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The Decline of American Liberalism Paperback – June, 1967
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Top Customer Reviews
The gist of the matter is that liberalism as originally defined in the 18th century and earlier meant limited government and a maximum of individual liberty for the population of a country to determine its own and individual way of life. As the author states, the apogee of this movement was reached shortly after the American Revolution and began to decline after the Jefferson Presidency. The publisher of this work, the Independent Institute, has published a number of works from the viewpoint of maximizing individual liberty, most notable Eland's book selecting the best presidents by virtue of their governing least and maximizing individual liberty. In line with this thinking, Presidents like Wilson, Roosevelt and Obama rank among the worst as they increase the size of the Federal Government, reduce individual liberty, and move the country towards collectivism.
Today, liberals no longer espouse the liberal philosophy of the 18th century -- libertarians do (as much as possible.) Liberals have sought to maximize social engineering, creating a massive government bureaucracy dedicated to governing the lives of American citizens supposedly for their own good. One of their heroes, Walter Lippmann even adressed the idea that social engineering needed to be extended into procreation in that actions needed to be taken to assure the "best" Americans breed while undesirables do not.Read more ›
While this might be considered a fringe interpretation of history, it is by no means hyperbolic, polemic, distorted or reactionary. By all appearances, and judging by the comments of professional historians, it is impeccably researched and largely dispassionate in its portrayal of events and attitudes. It continuously acknowledges the mainstream view, even if only to manifest the naïveté thereof in some cases.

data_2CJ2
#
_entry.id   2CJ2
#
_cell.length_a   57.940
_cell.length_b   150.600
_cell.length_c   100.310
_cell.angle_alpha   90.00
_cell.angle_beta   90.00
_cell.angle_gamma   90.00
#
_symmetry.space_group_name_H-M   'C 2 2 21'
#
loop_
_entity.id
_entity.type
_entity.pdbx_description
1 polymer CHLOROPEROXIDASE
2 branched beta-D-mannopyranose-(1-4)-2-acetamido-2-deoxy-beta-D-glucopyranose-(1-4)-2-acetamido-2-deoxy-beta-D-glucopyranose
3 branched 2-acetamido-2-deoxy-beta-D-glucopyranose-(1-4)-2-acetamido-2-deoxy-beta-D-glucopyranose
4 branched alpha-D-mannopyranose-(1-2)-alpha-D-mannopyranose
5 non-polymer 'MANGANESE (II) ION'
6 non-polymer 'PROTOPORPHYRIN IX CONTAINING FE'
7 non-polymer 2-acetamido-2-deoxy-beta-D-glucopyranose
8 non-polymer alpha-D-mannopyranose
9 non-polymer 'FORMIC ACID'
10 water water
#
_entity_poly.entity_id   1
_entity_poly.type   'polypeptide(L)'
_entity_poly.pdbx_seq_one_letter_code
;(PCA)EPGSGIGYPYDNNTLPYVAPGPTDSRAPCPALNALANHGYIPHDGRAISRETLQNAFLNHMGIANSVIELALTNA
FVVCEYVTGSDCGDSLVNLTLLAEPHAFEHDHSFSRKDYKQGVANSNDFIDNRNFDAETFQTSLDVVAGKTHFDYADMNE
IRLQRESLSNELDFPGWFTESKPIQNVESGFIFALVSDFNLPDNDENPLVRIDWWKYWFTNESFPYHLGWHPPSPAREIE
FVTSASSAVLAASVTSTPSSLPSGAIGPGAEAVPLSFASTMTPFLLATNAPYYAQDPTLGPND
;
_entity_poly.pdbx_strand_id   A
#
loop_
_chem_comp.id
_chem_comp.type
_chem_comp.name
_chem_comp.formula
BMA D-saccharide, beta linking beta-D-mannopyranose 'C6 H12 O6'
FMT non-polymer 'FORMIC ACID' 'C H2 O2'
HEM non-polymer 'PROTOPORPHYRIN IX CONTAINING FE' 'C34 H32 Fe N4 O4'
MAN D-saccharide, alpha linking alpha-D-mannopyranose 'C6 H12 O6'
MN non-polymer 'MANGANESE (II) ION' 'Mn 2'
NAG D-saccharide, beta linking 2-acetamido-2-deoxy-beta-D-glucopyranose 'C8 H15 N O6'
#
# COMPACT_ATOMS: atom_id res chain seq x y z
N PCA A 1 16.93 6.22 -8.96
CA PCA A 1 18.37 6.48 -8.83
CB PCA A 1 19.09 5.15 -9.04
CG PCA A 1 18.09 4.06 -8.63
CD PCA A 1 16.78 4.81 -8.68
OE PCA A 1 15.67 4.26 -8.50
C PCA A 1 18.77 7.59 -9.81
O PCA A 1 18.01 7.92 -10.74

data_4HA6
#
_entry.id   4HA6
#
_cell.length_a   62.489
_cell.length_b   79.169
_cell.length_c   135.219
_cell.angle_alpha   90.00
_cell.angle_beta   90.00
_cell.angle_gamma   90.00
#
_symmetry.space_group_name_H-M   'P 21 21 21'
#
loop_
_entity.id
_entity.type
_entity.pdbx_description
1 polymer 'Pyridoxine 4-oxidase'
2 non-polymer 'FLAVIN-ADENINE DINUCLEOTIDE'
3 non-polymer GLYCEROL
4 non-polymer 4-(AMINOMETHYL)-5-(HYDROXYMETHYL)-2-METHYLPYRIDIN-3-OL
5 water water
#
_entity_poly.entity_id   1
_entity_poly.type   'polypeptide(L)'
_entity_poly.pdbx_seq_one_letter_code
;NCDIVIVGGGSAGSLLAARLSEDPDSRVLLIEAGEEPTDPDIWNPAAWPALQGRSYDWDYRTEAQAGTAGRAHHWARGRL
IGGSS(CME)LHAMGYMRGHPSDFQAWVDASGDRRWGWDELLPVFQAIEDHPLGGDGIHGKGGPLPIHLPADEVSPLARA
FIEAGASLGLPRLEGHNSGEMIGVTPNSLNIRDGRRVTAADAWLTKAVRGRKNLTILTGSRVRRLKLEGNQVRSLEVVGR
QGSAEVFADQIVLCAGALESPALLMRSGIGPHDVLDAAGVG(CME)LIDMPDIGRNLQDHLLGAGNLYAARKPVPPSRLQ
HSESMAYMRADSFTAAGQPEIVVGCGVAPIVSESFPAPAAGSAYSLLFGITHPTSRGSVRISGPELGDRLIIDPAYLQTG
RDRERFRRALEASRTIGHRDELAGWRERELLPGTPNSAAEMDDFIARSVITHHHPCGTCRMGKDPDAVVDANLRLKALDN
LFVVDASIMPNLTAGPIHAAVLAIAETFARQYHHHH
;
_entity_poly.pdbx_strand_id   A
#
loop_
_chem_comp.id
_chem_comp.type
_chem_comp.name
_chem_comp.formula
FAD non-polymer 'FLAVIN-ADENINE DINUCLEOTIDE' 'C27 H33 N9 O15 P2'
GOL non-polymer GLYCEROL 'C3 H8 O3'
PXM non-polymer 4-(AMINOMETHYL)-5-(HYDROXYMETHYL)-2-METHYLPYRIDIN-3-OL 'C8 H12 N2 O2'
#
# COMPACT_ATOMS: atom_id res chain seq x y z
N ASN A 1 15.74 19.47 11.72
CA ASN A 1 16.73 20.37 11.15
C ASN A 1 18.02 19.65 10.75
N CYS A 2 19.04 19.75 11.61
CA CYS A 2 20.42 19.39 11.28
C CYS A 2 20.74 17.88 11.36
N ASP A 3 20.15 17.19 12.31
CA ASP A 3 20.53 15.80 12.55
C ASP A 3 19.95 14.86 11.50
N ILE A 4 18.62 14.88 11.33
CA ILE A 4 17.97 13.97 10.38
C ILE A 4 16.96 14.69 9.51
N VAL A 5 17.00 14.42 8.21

In fact, I was tempted to put this book down halfway into it, as it had thus far seemed a rather pedestrian rehash of the usual Jeffersonian vs. Hamiltonian and pro-slavery vs. abolitionist historical narrative that I was taught in school. But that all changes beginning with post Civil War reconstruction. The vast degree to which wealth and privilege then began being permanently transferred from individuals to corporations under the guise of new citizen entitlements (which in many cases merely displaced the jurisdiction of states to administer such entitlements, thereby effectively nullifying the individual's previous right to opt out by relocating) is truly astounding, and almost wholly discounted by mainstream history as I know it.
There is still an unacknowledged elephant in the room, however.Read more ›
Most Recent Customer Reviews
This is a work of great erudition that extensively documents the influence of classical liberal principles and their slow decline in the United States from the Revolutionary era to... Read morePublished on November 9, 2013 by Aaron
Arthur Ekirch, Jr. has written a marvelous book detailing the decline of classical liberal ideals throughout history of the U.S.. Read morePublished on June 21, 2012 by Jon Schipp "Keisterstash"